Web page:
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These Cooking Tips Will Save Your Sunday Night

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Sunday is the ultimate “you” time. It’s the very last bit of weekend, so you should be squeezing every last drop of R&R out of those remaining hours before you head back to the grind. That said, you still gotta eat. So we’ve rounded up our best tips for making the most out of Sunday dinners, and even brought in Chef Frank Proto, an instructor at the Institute of Culinary Education (and an Italian-American, so he knows that great cooking can turn a Sunday family dinner into the highlight of your week) to weigh in on the advice. Follow it, and you’ll be well on your way to turning Sunday dinners into a tradition of your own.

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Now, we’re not recommending you spend the last four hours of your weekend cooking meals for the entire week -- but making a few smart meal planning choices for your Sunday night dinner will minimize the chance of you ordering Thai food by Wednesday night. For example, making a few extra chicken breasts or even a large batch of chicken or turkey meatballs will give you a protein option that’s easy to reinvent throughout the week. Heck, you can top a salad with them or pack a meatball sandwich for lunch. Making a simple batch of rice can be reissued in a bake or casserole later in the week, or preparing a large amount of a veggie side dish or salad (don’t dress it, unless you’re into soggy greens) means you only have to change up the protein. Come Thursday, future you is going to want to give you a pat on the back.

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Here’s the thing with marinades: they are normally easy to set up, sure, but on a Tuesday night after working all day, you’re never going to remember to get it together -- and it’ll mess up your meal plan for the whole week. That’s why they always work best on weekends, be it on a Sunday morning so everything is good and ready by dinner time, or Sunday night if you’re looking to whip up something come dinner on Monday. These options were originally designed for the grill, but the flavors can be replicated for cooking indoors throughout the winter, too. Just keep an eye on suggested marinade timing since acidic ones like those with lemon juice can literally start to cook white meat if it’s set for too long. In fact, Chef Frank Proto suggests only marinating larger cuts of tough meat, like a two-pound strip steak for carne asada, to get the most bang for your buck.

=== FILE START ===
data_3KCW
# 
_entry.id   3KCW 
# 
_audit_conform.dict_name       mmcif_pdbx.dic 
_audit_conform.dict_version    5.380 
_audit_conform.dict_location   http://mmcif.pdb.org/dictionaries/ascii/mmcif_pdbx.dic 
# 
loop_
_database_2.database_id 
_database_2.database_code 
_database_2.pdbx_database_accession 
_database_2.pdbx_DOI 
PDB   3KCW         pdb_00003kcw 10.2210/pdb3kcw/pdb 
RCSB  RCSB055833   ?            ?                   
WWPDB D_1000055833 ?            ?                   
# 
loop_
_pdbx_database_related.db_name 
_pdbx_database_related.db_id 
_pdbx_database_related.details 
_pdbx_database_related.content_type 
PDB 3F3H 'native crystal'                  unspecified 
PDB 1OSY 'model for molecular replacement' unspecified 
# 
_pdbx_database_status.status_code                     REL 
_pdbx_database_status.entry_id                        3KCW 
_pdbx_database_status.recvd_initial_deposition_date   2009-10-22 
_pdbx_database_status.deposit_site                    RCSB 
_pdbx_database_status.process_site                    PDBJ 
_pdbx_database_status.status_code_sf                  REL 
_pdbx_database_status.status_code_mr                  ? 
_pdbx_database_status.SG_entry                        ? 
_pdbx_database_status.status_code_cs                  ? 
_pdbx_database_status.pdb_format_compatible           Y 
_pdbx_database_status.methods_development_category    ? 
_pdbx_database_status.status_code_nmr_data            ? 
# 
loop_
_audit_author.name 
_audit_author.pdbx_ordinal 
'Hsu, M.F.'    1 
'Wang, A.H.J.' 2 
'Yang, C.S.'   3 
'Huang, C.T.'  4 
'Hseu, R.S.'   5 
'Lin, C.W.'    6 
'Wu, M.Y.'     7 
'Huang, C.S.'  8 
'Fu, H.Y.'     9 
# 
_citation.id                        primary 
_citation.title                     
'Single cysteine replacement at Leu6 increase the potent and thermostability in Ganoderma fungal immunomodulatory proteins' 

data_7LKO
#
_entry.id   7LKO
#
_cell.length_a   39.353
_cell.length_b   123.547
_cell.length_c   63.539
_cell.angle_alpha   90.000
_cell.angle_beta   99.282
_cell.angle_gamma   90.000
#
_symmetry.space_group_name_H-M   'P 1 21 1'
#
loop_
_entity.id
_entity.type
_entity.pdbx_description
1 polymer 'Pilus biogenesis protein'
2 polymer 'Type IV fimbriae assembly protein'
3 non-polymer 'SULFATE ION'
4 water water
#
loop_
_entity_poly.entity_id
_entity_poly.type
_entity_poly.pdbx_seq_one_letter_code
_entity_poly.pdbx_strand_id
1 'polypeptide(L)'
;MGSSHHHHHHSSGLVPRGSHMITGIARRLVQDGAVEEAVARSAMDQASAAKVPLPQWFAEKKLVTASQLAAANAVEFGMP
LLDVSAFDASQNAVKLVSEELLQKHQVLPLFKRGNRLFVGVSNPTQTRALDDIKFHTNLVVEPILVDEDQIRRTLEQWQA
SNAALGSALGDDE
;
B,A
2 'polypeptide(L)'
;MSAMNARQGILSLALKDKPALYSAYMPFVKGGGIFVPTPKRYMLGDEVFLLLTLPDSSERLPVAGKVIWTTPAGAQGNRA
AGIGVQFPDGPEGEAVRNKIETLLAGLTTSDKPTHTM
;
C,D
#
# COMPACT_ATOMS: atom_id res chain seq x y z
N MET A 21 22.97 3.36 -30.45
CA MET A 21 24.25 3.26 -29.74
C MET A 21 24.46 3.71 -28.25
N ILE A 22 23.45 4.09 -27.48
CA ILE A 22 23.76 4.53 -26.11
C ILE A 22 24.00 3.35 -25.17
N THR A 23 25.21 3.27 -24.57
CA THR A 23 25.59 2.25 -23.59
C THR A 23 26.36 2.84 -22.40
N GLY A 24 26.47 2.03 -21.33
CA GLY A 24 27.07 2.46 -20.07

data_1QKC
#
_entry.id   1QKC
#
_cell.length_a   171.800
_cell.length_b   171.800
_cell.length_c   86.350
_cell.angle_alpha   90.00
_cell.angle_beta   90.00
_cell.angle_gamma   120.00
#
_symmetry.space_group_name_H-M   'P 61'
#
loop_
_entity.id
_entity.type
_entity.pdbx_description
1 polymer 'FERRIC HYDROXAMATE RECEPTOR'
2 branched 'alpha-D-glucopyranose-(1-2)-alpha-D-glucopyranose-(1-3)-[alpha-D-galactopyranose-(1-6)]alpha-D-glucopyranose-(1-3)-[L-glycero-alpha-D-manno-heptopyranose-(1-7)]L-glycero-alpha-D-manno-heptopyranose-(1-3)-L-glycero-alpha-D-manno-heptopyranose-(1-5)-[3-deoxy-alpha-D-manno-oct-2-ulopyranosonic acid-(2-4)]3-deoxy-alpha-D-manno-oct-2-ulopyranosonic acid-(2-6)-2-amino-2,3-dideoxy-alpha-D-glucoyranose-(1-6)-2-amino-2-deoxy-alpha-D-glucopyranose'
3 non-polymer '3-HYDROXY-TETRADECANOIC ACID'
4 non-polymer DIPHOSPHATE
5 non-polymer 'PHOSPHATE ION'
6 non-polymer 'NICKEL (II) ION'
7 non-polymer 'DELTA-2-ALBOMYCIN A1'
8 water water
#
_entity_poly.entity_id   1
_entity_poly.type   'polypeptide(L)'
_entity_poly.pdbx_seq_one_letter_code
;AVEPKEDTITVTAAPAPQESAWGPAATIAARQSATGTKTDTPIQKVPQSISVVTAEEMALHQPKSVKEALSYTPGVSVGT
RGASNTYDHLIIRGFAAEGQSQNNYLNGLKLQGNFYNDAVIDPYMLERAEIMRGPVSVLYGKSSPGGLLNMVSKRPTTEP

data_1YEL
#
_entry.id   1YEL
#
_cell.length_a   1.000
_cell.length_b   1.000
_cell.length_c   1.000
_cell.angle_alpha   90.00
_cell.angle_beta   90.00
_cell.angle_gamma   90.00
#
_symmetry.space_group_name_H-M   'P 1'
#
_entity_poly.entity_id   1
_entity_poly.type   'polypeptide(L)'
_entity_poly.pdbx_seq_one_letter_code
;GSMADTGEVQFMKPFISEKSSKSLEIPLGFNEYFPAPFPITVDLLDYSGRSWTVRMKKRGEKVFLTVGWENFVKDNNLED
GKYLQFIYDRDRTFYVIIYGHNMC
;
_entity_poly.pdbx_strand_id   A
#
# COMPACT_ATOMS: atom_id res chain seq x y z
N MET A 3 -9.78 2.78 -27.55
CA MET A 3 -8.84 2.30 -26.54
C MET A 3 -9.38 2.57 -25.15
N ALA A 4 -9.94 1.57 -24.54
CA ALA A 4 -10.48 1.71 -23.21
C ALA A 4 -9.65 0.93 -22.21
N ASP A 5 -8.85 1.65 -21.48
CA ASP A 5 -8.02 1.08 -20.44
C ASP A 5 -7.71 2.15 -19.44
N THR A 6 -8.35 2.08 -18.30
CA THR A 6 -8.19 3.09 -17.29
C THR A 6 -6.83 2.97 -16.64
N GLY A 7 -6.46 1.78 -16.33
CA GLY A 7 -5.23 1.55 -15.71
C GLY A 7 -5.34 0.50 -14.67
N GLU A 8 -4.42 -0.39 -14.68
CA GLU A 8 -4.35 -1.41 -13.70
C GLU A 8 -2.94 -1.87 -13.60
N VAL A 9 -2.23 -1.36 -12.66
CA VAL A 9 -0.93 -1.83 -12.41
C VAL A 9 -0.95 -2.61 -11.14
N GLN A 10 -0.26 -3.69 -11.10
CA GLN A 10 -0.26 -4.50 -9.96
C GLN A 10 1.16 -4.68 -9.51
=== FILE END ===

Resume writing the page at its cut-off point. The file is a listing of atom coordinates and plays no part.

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If you work a typical office schedule, Sunday is normally the day you end up with the most free time. Your social obligations are over by brunch, and you still have a good six hours before heading to bed, making this the perfect block to schedule some low and slow cooking. Be it a slow-cooker meal, or a long braise in the Dutch oven, or just taking the time to cook down larger cuts of meat, these recipes were basically designed with Sunday in mind. And while they may take long, once they’re in the oven or slow cooker, it’s completely hands off, giving you enough free time to actually chill on your weekend.